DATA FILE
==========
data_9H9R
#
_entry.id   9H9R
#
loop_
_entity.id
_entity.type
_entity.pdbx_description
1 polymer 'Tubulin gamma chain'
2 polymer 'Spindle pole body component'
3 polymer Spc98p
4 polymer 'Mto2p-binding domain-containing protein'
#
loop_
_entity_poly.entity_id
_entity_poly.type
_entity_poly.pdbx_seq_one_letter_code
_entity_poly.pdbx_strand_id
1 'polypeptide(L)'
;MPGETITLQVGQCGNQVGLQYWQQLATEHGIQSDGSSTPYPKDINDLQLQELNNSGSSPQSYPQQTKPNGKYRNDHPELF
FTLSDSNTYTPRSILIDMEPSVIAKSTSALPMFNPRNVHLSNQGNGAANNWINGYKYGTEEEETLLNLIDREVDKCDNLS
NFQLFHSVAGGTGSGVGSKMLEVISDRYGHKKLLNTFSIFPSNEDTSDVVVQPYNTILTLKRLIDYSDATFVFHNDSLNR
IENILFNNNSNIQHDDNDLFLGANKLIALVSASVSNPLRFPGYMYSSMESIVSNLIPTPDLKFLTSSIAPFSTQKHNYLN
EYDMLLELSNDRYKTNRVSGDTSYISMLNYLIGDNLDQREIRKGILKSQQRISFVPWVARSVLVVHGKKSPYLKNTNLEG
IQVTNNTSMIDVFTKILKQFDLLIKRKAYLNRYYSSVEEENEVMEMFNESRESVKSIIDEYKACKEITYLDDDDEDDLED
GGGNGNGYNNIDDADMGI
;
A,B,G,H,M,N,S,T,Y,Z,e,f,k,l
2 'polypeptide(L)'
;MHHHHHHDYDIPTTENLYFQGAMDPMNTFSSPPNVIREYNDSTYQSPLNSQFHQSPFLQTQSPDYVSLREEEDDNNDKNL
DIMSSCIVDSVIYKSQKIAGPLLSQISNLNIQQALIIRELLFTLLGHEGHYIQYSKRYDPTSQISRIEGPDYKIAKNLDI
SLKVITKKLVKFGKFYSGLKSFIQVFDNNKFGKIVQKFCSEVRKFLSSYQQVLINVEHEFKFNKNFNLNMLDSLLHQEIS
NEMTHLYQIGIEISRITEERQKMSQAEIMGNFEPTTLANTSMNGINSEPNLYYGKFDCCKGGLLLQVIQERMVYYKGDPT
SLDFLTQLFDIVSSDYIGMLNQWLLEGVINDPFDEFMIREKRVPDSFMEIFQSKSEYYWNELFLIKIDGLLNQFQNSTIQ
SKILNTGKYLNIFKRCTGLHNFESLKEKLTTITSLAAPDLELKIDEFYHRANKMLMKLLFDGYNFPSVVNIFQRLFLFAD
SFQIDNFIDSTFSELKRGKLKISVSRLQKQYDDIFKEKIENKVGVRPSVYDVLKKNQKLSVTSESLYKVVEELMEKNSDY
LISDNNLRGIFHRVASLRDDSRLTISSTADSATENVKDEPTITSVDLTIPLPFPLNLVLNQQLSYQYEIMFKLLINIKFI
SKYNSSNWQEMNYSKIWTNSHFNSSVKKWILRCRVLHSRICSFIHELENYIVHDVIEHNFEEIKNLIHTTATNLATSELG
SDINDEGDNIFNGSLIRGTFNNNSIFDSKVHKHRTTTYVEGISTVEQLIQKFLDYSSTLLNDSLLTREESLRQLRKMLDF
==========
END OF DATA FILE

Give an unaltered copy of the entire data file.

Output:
data_9H9R
#
_entry.id   9H9R
#
loop_
_entity.id
_entity.type
_entity.pdbx_description
1 polymer 'Tubulin gamma chain'
2 polymer 'Spindle pole body component'
3 polymer Spc98p
4 polymer 'Mto2p-binding domain-containing protein'
#
loop_
_entity_poly.entity_id
_entity_poly.type
_entity_poly.pdbx_seq_one_letter_code
_entity_poly.pdbx_strand_id
1 'polypeptide(L)'
;MPGETITLQVGQCGNQVGLQYWQQLATEHGIQSDGSSTPYPKDINDLQLQELNNSGSSPQSYPQQTKPNGKYRNDHPELF
FTLSDSNTYTPRSILIDMEPSVIAKSTSALPMFNPRNVHLSNQGNGAANNWINGYKYGTEEEETLLNLIDREVDKCDNLS
NFQLFHSVAGGTGSGVGSKMLEVISDRYGHKKLLNTFSIFPSNEDTSDVVVQPYNTILTLKRLIDYSDATFVFHNDSLNR
IENILFNNNSNIQHDDNDLFLGANKLIALVSASVSNPLRFPGYMYSSMESIVSNLIPTPDLKFLTSSIAPFSTQKHNYLN
EYDMLLELSNDRYKTNRVSGDTSYISMLNYLIGDNLDQREIRKGILKSQQRISFVPWVARSVLVVHGKKSPYLKNTNLEG
IQVTNNTSMIDVFTKILKQFDLLIKRKAYLNRYYSSVEEENEVMEMFNESRESVKSIIDEYKACKEITYLDDDDEDDLED
GGGNGNGYNNIDDADMGI
;
A,B,G,H,M,N,S,T,Y,Z,e,f,k,l
2 'polypeptide(L)'
;MHHHHHHDYDIPTTENLYFQGAMDPMNTFSSPPNVIREYNDSTYQSPLNSQFHQSPFLQTQSPDYVSLREEEDDNNDKNL
DIMSSCIVDSVIYKSQKIAGPLLSQISNLNIQQALIIRELLFTLLGHEGHYIQYSKRYDPTSQISRIEGPDYKIAKNLDI
SLKVITKKLVKFGKFYSGLKSFIQVFDNNKFGKIVQKFCSEVRKFLSSYQQVLINVEHEFKFNKNFNLNMLDSLLHQEIS
NEMTHLYQIGIEISRITEERQKMSQAEIMGNFEPTTLANTSMNGINSEPNLYYGKFDCCKGGLLLQVIQERMVYYKGDPT
SLDFLTQLFDIVSSDYIGMLNQWLLEGVINDPFDEFMIREKRVPDSFMEIFQSKSEYYWNELFLIKIDGLLNQFQNSTIQ
SKILNTGKYLNIFKRCTGLHNFESLKEKLTTITSLAAPDLELKIDEFYHRANKMLMKLLFDGYNFPSVVNIFQRLFLFAD
SFQIDNFIDSTFSELKRGKLKISVSRLQKQYDDIFKEKIENKVGVRPSVYDVLKKNQKLSVTSESLYKVVEELMEKNSDY
LISDNNLRGIFHRVASLRDDSRLTISSTADSATENVKDEPTITSVDLTIPLPFPLNLVLNQQLSYQYEIMFKLLINIKFI
SKYNSSNWQEMNYSKIWTNSHFNSSVKKWILRCRVLHSRICSFIHELENYIVHDVIEHNFEEIKNLIHTTATNLATSELG
SDINDEGDNIFNGSLIRGTFNNNSIFDSKVHKHRTTTYVEGISTVEQLIQKFLDYSSTLLNDSLLTREESLRQLRKMLDF